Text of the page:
It was late at night. I had spent a week at my family’s house in southern France, a week full of joyful moments, with each family member of mine. I was alone for the first time in a few days and I enjoyed the nightly silence, the only thing disturbing it being the cars rushing by on the other side of the bridge I was walking on. In a few hours I would be sitting on the first train of my Interrail trip. In a few hours I would be travelling alone for the first time in my life. Alone through southern Europe.


Saturday, August 18th

I woke up at eight o’clock. I had barely gotten any sleep and therefore it took me some time until I was awake enough to make myself some breakfast, which consisted of some black coffee, toasted bread with butter and jam as well as a croissant, you name it – a typical French breakfast. I checked my backpack one last time, in it were all the things I would need within those four weeks of travelling, put it on and walked through the door. The weather had changed, dark clouds were hanging off the sky. I walked through our front yard, opened the white gate separating my grandparent’s garden from the street, and got into my cousin’s car who was waiting for me. Then, we drove off to the nearest train station.


It took me eleven hours by train until I arrived at my first destination, Arcachon, a town at France’s Atlantic coast which my father, who had done a similar trip 30 years ago, had told me about. During those eleven hours, I had continued planning my trip, finished one of the five books I had taken with me and slept half an hour, almost making me miss my last stop. I stepped out of the train, embraced the warm summer weather and walked through the train station’s main entrance. My plan was to take a bus to one of the dozens of camping site’s next to the coastline as well as the “Dune du Pilat”, the biggest sand dune in Europe, and find a camping spot for the night. I got into the bus and there I met Helena and Fritzi, two German girls from Hamburg who were travelling by Interrail as well.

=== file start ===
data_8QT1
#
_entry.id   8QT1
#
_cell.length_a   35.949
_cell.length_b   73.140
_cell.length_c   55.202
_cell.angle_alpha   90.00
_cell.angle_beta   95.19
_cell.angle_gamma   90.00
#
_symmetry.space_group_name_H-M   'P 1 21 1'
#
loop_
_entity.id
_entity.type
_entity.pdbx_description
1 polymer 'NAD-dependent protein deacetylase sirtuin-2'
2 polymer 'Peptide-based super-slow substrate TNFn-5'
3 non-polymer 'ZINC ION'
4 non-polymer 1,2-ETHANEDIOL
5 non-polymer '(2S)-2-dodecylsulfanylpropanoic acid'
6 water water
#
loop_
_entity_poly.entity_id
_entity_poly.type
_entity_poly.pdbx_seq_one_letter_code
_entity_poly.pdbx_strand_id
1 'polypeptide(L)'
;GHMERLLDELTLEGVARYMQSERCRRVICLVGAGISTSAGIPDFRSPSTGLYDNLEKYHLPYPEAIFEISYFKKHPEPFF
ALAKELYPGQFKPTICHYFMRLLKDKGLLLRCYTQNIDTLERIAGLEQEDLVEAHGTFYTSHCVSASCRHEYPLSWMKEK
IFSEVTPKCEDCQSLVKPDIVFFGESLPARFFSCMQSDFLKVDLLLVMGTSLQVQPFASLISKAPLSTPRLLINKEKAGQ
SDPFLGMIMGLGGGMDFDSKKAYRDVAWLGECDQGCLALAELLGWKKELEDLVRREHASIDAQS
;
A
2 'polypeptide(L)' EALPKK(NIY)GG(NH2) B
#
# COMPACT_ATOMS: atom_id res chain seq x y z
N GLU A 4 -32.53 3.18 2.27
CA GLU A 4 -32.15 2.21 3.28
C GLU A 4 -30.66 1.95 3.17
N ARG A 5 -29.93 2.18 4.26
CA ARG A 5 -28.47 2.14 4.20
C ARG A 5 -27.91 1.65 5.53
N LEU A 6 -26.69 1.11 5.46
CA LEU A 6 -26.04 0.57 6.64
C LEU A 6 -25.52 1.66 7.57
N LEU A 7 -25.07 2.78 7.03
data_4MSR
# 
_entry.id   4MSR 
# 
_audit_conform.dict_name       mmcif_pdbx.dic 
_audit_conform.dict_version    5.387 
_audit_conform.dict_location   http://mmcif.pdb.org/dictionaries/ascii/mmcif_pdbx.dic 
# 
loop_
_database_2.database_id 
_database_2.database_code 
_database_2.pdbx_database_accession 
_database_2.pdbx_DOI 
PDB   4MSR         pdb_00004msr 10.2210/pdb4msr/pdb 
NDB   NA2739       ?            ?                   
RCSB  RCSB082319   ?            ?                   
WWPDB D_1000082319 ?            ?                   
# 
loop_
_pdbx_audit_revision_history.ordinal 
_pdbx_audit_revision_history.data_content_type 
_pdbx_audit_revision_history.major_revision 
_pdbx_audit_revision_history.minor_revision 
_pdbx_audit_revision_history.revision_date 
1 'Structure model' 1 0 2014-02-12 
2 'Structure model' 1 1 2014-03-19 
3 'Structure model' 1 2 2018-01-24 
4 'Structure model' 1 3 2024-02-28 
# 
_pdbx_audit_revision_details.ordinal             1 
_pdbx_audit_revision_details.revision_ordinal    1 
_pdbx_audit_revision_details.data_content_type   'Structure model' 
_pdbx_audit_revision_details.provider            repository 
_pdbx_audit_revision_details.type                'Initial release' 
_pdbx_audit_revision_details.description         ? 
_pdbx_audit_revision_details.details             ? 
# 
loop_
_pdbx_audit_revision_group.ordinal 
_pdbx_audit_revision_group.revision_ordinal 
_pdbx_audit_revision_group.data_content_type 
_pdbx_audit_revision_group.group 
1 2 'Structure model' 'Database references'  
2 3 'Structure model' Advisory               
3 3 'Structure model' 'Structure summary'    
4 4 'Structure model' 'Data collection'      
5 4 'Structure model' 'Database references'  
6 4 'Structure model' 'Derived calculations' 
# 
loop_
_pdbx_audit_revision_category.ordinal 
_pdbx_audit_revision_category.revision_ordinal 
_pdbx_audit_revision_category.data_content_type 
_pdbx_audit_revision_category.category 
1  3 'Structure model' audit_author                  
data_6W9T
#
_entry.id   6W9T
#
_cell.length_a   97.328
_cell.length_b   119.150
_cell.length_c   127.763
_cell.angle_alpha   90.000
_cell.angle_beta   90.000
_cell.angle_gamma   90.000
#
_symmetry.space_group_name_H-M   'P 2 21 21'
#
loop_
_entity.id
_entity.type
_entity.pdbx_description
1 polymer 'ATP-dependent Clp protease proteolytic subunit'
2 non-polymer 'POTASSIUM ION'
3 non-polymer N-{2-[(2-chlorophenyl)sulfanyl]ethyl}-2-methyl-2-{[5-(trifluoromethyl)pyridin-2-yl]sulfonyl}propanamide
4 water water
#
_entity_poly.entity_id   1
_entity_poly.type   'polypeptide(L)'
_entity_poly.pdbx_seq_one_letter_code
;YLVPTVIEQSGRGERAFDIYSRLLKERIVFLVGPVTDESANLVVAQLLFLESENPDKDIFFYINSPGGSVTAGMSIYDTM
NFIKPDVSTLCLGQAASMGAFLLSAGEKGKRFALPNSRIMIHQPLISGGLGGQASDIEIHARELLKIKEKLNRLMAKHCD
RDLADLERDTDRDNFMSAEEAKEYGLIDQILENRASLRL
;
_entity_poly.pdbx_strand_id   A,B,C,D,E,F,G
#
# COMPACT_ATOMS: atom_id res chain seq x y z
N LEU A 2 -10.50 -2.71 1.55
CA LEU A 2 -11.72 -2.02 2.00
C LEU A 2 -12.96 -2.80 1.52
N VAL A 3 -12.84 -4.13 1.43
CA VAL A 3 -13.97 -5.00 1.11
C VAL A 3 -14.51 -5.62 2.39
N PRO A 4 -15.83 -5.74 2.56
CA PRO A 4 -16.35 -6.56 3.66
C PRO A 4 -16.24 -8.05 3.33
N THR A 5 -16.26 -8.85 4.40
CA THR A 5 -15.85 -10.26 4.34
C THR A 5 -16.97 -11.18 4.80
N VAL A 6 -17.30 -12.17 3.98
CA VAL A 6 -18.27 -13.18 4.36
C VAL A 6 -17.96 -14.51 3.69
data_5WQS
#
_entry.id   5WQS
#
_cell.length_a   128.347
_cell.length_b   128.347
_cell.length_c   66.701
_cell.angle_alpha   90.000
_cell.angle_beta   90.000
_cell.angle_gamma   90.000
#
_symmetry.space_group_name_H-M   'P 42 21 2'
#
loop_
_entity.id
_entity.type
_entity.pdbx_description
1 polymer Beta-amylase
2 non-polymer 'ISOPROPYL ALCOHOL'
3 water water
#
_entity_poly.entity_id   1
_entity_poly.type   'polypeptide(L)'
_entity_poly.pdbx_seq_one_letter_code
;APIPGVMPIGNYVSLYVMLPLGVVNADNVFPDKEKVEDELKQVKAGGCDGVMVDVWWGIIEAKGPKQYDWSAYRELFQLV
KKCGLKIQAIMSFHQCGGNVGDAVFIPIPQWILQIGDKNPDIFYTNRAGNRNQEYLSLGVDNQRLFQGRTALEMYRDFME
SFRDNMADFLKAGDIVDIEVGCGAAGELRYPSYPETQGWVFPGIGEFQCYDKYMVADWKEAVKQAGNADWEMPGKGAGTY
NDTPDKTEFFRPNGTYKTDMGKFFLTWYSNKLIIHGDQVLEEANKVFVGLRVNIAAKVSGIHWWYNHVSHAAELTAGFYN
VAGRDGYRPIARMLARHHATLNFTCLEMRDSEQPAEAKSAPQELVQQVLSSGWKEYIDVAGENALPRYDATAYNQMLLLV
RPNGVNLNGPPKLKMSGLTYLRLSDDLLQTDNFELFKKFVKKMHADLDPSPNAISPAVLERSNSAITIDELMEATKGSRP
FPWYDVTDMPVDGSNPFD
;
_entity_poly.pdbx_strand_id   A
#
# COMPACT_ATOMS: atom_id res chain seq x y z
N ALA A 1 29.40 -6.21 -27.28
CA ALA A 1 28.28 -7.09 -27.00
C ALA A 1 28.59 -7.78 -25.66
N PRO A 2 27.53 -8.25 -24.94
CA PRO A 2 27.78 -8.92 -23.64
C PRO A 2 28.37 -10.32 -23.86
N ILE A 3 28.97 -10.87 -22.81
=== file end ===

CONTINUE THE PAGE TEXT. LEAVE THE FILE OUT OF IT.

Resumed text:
We arrived at one of the camping sites and immediately faced some difficulties: all of them were closed, fully booked out or not available. After a few minutes of despair, which we used to smoke some cigarettes, a security guard, who I had talked with earlier, came out of one of the camping sites and told us that he had found a free spot for us to stay at. Thankfully, we followed him to a small space in between two bigger tents and set up ours. Just in time, to buy some wine from the camping’s supermarket, walk to the beach and sit down on the sand dune. We shared the overprized, yet very delicious, wine, some cigarettes, bread and cheese and enjoyed the darkness of the night and the brightness of the stars shining down on us. 

Sunday, August 19th

We woke up in our designated camping spot and decided to make some fried eggs which we then ate while sitting in front of our tents, listening to Jack Johnson and talking about books – recommending each other our latest literary discoveries. We checked out of the camping two hours too late, which luckily didn’t cause any problems, and walked back to our spot where we had left our backpacks. During our breakfast we had decided to go wild camping near the dune at a camping space we had found the night before. We weren’t sure if it was still part of the camping site we had stayed at but decided to give it a try. It worked out.


After setting up our tents once again, we went down to the beach and spend the rest of the day in the cold Atlantic water, reading books and sketching. I, for myself, made some drawings of a tattoo idea that I had had for a long time already, but never really got to realize.


In the afternoon we walked back to our tents, changed and bought some food at the camping’s supermarket. We then made a fire to warm us, looked down the sand dune and watched the setting sun while drinking some more wine. It’s safe to say that this was one of the most memorable evenings of my trip. And it had only been the second day. Even though we were staying directly next to the Dune du Pilat, we hadn’t walked all the way up to its peak yet. Naturally, our motivation to do so grew as we finished another two bottles of wine and so at two o’clock in the night, we hiked all the way up. Let me tell you, walking up the dune is exhausting, walking up the dune at two am while drunk and with nothing but the small light of a flashlight is even more exhausting, the view and the feeling to have reached to peak though, are worth the effort.

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